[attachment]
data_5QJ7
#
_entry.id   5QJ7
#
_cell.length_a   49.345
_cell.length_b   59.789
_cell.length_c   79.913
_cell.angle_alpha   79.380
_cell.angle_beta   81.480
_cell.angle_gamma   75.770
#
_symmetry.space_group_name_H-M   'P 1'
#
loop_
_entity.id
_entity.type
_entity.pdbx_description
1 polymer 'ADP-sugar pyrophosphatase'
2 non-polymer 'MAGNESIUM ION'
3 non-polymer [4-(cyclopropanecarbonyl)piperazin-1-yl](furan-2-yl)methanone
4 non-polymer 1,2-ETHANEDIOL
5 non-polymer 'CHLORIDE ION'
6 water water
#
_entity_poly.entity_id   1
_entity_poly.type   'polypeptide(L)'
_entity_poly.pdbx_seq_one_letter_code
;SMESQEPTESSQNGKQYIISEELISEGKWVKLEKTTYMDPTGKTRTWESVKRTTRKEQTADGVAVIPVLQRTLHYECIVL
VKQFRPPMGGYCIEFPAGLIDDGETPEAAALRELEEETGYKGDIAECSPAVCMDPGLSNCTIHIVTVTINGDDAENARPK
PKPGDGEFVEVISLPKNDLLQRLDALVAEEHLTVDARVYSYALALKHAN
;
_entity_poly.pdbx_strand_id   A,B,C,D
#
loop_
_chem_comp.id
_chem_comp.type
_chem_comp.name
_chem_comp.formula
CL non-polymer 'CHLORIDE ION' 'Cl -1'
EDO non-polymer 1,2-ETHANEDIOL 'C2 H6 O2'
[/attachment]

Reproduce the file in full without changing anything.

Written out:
data_5QJ7
#
_entry.id   5QJ7
#
_cell.length_a   49.345
_cell.length_b   59.789
_cell.length_c   79.913
_cell.angle_alpha   79.380
_cell.angle_beta   81.480
_cell.angle_gamma   75.770
#
_symmetry.space_group_name_H-M   'P 1'
#
loop_
_entity.id
_entity.type
_entity.pdbx_description
1 polymer 'ADP-sugar pyrophosphatase'
2 non-polymer 'MAGNESIUM ION'
3 non-polymer [4-(cyclopropanecarbonyl)piperazin-1-yl](furan-2-yl)methanone
4 non-polymer 1,2-ETHANEDIOL
5 non-polymer 'CHLORIDE ION'
6 water water
#
_entity_poly.entity_id   1
_entity_poly.type   'polypeptide(L)'
_entity_poly.pdbx_seq_one_letter_code
;SMESQEPTESSQNGKQYIISEELISEGKWVKLEKTTYMDPTGKTRTWESVKRTTRKEQTADGVAVIPVLQRTLHYECIVL
VKQFRPPMGGYCIEFPAGLIDDGETPEAAALRELEEETGYKGDIAECSPAVCMDPGLSNCTIHIVTVTINGDDAENARPK
PKPGDGEFVEVISLPKNDLLQRLDALVAEEHLTVDARVYSYALALKHAN
;
_entity_poly.pdbx_strand_id   A,B,C,D
#
loop_
_chem_comp.id
_chem_comp.type
_chem_comp.name
_chem_comp.formula
CL non-polymer 'CHLORIDE ION' 'Cl -1'
EDO non-polymer 1,2-ETHANEDIOL 'C2 H6 O2'